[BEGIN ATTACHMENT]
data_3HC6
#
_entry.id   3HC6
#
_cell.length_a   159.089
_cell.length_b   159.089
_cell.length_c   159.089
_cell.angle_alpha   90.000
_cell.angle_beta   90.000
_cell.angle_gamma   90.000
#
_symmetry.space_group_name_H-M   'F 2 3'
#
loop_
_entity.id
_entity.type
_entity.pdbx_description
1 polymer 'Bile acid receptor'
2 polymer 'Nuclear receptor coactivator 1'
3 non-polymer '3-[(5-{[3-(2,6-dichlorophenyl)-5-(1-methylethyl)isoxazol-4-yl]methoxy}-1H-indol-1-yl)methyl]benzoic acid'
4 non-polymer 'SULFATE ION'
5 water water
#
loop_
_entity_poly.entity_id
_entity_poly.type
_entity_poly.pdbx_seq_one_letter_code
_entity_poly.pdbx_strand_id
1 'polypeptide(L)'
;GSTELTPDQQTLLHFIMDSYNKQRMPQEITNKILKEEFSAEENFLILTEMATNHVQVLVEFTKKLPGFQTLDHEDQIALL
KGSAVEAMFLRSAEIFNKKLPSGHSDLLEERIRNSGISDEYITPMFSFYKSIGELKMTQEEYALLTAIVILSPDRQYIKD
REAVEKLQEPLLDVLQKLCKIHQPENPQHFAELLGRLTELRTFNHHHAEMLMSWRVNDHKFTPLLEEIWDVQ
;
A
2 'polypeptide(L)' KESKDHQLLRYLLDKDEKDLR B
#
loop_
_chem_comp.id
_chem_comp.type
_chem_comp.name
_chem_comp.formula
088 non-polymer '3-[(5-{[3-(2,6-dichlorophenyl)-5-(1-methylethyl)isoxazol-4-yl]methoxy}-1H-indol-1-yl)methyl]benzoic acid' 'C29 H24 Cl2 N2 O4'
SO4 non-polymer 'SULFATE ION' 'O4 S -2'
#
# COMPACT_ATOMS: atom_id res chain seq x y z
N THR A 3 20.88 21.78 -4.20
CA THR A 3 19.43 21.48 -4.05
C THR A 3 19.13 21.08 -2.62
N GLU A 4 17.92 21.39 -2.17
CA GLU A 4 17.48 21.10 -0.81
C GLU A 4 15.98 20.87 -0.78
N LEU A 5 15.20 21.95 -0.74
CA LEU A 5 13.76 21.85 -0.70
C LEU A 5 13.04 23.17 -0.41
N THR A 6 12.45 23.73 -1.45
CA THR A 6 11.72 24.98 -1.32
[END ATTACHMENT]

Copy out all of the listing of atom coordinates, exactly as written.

data_3HC6
#
_entry.id   3HC6
#
_cell.length_a   159.089
_cell.length_b   159.089
_cell.length_c   159.089
_cell.angle_alpha   90.000
_cell.angle_beta   90.000
_cell.angle_gamma   90.000
#
_symmetry.space_group_name_H-M   'F 2 3'
#
loop_
_entity.id
_entity.type
_entity.pdbx_description
1 polymer 'Bile acid receptor'
2 polymer 'Nuclear receptor coactivator 1'
3 non-polymer '3-[(5-{[3-(2,6-dichlorophenyl)-5-(1-methylethyl)isoxazol-4-yl]methoxy}-1H-indol-1-yl)methyl]benzoic acid'
4 non-polymer 'SULFATE ION'
5 water water
#
loop_
_entity_poly.entity_id
_entity_poly.type
_entity_poly.pdbx_seq_one_letter_code
_entity_poly.pdbx_strand_id
1 'polypeptide(L)'
;GSTELTPDQQTLLHFIMDSYNKQRMPQEITNKILKEEFSAEENFLILTEMATNHVQVLVEFTKKLPGFQTLDHEDQIALL
KGSAVEAMFLRSAEIFNKKLPSGHSDLLEERIRNSGISDEYITPMFSFYKSIGELKMTQEEYALLTAIVILSPDRQYIKD
REAVEKLQEPLLDVLQKLCKIHQPENPQHFAELLGRLTELRTFNHHHAEMLMSWRVNDHKFTPLLEEIWDVQ
;
A
2 'polypeptide(L)' KESKDHQLLRYLLDKDEKDLR B
#
loop_
_chem_comp.id
_chem_comp.type
_chem_comp.name
_chem_comp.formula
088 non-polymer '3-[(5-{[3-(2,6-dichlorophenyl)-5-(1-methylethyl)isoxazol-4-yl]methoxy}-1H-indol-1-yl)methyl]benzoic acid' 'C29 H24 Cl2 N2 O4'
SO4 non-polymer 'SULFATE ION' 'O4 S -2'
#
# COMPACT_ATOMS: atom_id res chain seq x y z
N THR A 3 20.88 21.78 -4.20
CA THR A 3 19.43 21.48 -4.05
C THR A 3 19.13 21.08 -2.62
N GLU A 4 17.92 21.39 -2.17
CA GLU A 4 17.48 21.10 -0.81
C GLU A 4 15.98 20.87 -0.78
N LEU A 5 15.20 21.95 -0.74
CA LEU A 5 13.76 21.85 -0.70
C LEU A 5 13.04 23.17 -0.41
N THR A 6 12.45 23.73 -1.45
CA THR A 6 11.72 24.98 -1.32